“I feel like there’s been a change in the art community for the better. More people are looking at giving visual artists more opportunities. So I think that that’s a positive. But I feel like the challenge lies within the different communities of artists. From my experience, I’ve noticed that there are more opportunities for non-POC (non-persons of color) artists. Rather than more opportunities for POC (People/persons of color) artists or LGBTQ artists. There’s a lot of opportunities for male artists, especially, and not a lot for female artists. Usually, when I’ve been in curated art shows and galleries, they are female artists curating an all-female show. I’ve been in art shows or art events where they don’t include my name in flyers or promotional flyers. I’m the only female and I would have to call or email and say, ‘You left out my name. I’m one of the featured artists.’ It definitely makes you feel weird, you know, like not really seen.”
Montoya’s Not Real Art grant application articulates the challenge further by saying, “What I hope to achieve as an artist is to bring a different style of art within my community as a woman of color since I personally feel that woman of color in the arts have less representation than male artists of color or white men and woman. Other goals I have as an artist is to beautify my community of Los Angeles that are deprived of art in the South, East and South East area of Los Angeles through mural works. I would also love to attempt this in other countries as well beginning with Colombia, the country [where] my mother was born. My art pieces at times can be shocking in the sense that society has created certain expectations for not only women of color, but people of color in general. My work attempts to break those norms set for working class people of color. I hope to put a more positive light on predominantly brown and black communities by sharing the culture that is experienced in those communities through my paintings and illustrations.”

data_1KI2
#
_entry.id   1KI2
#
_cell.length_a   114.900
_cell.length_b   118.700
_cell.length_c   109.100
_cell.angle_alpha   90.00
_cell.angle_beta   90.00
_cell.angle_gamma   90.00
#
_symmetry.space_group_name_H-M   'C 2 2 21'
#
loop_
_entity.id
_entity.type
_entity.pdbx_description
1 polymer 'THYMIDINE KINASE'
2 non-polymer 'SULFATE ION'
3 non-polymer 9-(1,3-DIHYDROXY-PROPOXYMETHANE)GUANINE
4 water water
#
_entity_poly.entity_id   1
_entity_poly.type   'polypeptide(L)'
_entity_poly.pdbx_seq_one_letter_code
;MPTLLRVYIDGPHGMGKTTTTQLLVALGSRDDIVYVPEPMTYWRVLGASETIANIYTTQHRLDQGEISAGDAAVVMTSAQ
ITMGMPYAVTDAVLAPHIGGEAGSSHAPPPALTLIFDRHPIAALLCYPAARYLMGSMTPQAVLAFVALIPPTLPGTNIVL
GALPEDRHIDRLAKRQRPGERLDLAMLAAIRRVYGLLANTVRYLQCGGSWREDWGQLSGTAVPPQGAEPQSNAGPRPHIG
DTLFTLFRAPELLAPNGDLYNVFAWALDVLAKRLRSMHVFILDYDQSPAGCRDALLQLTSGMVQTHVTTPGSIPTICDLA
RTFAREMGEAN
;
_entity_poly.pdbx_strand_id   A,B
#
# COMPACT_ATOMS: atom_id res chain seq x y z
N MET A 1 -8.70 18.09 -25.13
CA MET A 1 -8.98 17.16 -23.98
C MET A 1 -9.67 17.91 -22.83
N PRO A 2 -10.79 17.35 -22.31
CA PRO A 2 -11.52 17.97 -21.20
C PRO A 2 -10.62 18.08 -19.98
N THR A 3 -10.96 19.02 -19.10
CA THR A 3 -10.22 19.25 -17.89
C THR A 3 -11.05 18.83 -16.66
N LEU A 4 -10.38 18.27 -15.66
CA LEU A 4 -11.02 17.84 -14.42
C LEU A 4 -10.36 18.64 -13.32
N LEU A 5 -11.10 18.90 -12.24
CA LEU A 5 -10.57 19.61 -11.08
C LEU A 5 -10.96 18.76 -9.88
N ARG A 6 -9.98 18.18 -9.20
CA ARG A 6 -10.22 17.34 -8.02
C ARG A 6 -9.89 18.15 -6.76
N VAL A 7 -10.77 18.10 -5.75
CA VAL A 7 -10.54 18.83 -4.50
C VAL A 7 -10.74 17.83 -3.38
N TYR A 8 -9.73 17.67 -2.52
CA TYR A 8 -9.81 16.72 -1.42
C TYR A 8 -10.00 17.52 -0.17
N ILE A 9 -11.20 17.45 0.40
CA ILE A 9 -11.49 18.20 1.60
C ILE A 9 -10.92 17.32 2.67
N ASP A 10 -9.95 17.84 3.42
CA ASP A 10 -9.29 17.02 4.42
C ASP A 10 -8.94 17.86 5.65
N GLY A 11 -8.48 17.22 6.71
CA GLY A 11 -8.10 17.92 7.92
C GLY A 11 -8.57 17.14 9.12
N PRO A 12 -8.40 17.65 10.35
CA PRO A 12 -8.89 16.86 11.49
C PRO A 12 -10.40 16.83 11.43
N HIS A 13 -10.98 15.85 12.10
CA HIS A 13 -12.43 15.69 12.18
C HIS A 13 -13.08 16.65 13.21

Paloma Montoya: On process
Montoya describes her process as a transcendent experience, where she is suspended outside of her emotions, safe from anxiety, impervious to emotional states of being.
“When I think of a piece to do, it develops for a period of months, or even years, and then I kind of edit it in my mind. I’m not a sketcher. But when it feels right to put whatever I have in my mind down on paper, I just go for it. And that moment is for me. It’s the only time when I have no anxiety. I have no worries. I don’t feel sadness. I don’t even feel happiness. It’s like I kind of transcend. I become what I’m doing. It’s just my hand doing the work. I’m not thinking about anything. I’m not worrying about anything. That moment, when I’m creating, it’s the time I feel the most free.”
“I would like the world to know that love still exists.”
“I say that because I think this generation functions differently when it comes to that. People don’t really have that much respect for each other. I don’t see a lot of romance. There’s a lot of what we call ‘ghosting.’ People don’t communicate their feelings and they just kind of disappear…There’s a lot of that kind of interaction, but I still believe there’s that kind of love that’s respectful. I guess most of my romantic relationships have been negative. So I still kind of hold on to that.”
“The story I’m telling is about myself.”
Montoya describes the story of her work as a summation of her experiences in relationships, romantic relationships, and friendships. “There’s some satire in there. There’s some humor in there. Kind of like those first moments of ‘Oh, this actually happened?’ You have to experience it, but this is a way for me to laugh at it.”